What happens when one of Hong Kong’s most celebrated chefs partners up with its golden child of craft cocktails? You have VEA, of course. The brainchild of Vicky Cheng and Antonio Lai features only an eight-course tasting menu with the option of a drinks package to tack onto it. Which of course you should, considering who has come up with the drinks. As for the food, expect Chinese and French influences informing a style that is entirely Cheng’s.
The lines outside this shop don’t lie. Kau Kee is synonymous with a bowl of that classic local dish: braised beef flank noodle soup. Have it with beef broth or curry stock. Don’t expect polite service, and don’t expect to come away with a clean shirt, either. Orders are wallet-friendly, though, an increasing rarity in this part of Hong Kong Island.
Blue Supreme is red hot, and the crowds you see here on any given night confirm as much. That’s largely thanks to the laid-back atmosphere, jazz soundtrack and sense of space created by the high ceiling and indoor-outdoor seating. Or maybe it’s the excellent food and beer. Not just any beer, either. Funky, wild, spontaneously fermented beers – from esoteric styles like Belgian lambics and farmhouse ales to more approachable brews, such as the India pale ale. If you’re not sure where to start, pick something off the menu of new American dishes and select the beer the staff recommends to pair with it. This is a dining and drinking experience entirely unique in Hong Kong.
Chachawan is a street-chic Thai restaurant serving up a selection of unique food from the country’s Isaan region. Packed with plenty of spice and incredibly flavourful, order your pick of chicken or fish and fried rice accompanied by a creative cocktail with a Thai twist. It’s like you’re not in Hong Kong anymore.
Swedish chef Björn Frantzén, whose restaurant in Stockholm earned two Michelin stars, injects a little Nordic flavour with an Asian twist into Sheung Wan’s foodie neighbourhood. Expect everything from the freshest and most delicious seafood dishes, like Norwegian salmon sashimi and Hokkaido scallops, to pan-fried guinea fowl at this sleek eatery. It’s not the cheapest of restaurants but it’s worth the moolah.
Sourcing unprocessed, organic and sustainable produce to create hearty, healthy meals bursting with flavour, Grassroots Pantry combines great food with a relaxed environment. With its very cool, fresh yet rustic design, the restaurant feels more like a revamped farmhouse than a typical Hong Kong establishment. And with a plethora of vegan-friendly choices such as the lemon chia seed pancakes, it makes for the perfect vegan brunch spot, too.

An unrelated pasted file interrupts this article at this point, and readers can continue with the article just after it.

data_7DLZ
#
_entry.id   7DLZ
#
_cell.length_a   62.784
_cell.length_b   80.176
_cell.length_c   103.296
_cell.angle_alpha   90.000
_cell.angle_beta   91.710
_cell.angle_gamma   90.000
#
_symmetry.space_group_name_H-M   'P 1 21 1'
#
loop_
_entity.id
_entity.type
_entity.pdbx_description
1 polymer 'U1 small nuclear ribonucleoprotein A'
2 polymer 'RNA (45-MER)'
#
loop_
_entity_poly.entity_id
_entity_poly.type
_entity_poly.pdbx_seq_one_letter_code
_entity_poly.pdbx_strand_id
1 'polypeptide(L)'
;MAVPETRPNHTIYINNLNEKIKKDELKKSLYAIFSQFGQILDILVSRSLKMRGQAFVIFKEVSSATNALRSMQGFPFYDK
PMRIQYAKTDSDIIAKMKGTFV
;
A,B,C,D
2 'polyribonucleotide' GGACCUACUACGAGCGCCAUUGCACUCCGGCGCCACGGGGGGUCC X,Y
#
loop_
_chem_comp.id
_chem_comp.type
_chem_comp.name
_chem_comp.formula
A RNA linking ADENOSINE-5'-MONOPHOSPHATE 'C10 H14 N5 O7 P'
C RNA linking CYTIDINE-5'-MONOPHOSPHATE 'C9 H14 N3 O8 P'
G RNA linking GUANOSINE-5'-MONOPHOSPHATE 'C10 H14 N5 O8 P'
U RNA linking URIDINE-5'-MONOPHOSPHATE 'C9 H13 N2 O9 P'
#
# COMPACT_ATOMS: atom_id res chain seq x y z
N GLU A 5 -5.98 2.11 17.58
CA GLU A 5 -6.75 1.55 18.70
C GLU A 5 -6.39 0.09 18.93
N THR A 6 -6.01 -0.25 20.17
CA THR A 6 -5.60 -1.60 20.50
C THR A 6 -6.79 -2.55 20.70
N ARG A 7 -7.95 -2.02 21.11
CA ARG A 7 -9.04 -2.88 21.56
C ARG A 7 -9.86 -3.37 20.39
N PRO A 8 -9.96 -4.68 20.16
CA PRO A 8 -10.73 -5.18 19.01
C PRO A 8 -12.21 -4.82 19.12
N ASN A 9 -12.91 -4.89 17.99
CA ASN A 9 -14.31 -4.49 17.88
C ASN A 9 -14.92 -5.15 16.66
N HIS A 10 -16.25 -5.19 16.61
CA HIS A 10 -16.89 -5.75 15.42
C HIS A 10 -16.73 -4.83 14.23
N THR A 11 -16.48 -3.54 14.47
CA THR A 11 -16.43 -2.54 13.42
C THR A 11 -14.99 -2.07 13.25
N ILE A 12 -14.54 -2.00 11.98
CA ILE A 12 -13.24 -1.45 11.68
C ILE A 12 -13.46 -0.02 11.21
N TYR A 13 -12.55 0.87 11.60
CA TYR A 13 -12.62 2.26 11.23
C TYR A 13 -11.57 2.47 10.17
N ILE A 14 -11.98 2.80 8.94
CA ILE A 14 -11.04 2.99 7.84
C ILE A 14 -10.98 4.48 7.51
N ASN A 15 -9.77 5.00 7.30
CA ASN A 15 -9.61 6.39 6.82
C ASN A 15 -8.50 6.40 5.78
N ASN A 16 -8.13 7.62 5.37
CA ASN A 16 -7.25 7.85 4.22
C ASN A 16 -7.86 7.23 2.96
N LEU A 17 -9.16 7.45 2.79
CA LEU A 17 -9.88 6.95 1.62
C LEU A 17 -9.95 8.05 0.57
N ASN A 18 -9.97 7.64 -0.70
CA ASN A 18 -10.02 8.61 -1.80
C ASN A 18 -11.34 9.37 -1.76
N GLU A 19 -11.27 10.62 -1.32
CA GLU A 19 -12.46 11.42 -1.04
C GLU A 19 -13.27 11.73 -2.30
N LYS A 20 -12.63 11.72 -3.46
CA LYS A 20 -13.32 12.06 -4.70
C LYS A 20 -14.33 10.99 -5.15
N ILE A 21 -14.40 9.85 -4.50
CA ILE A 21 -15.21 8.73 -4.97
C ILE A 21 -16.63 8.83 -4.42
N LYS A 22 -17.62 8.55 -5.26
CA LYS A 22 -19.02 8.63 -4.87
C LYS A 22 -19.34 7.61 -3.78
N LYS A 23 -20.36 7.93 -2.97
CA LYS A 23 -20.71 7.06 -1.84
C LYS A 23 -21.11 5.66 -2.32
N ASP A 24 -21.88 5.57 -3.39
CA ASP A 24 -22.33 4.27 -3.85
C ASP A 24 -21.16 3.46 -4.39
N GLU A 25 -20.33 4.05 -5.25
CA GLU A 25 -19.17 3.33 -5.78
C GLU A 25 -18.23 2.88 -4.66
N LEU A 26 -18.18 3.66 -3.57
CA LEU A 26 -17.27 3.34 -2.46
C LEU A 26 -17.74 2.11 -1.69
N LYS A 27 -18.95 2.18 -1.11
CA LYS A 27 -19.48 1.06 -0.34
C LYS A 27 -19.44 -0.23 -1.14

Run by the inestimable Vicky Lau (previously ‘Asia’s Best Female Chef’, among many other accolades), Tate delivers Chinese cuisine prepared with French flair. But that only tells half the story. A graphic designer in a past life, Lau has incorporated strong visual elements not only into the immaculate, pastel-huded design of her restaurant, but also in the eight-course tasting menu she pairs with a curated wine or cocktail list. Tate has been one of the top tables in town since it opened, and it’s still at the head of the class.
Once you’re done browsing through all the antiques and random knick-knacks on Cat Street, grab a bite and dig into some fusion dim sum at Man Mo Dim Sum. The contemporary art space slash restaurant adds a twist to traditional Cantonese cuisine serving dishes like the Burgerbun (a minced beef bao instead of the usual char siu bao), truffle brie dumplings and foie gras xiao long bao. You’re guaranteed to fall in love with dim sum all over again.
One of few Sri Lankan restaurants on Hong Kong Island, Serendib is a fairly low-key eatery offering a number of wallet-friendly choices. Take a seat and chow down on vegetable samosas, curry with string hoppers (steamed rice noodle buns), parota (pan-fried traditional Sri Lankan roti) and their signature kottu, a Sri Lankan street food favourite.
Author: Craig Sauers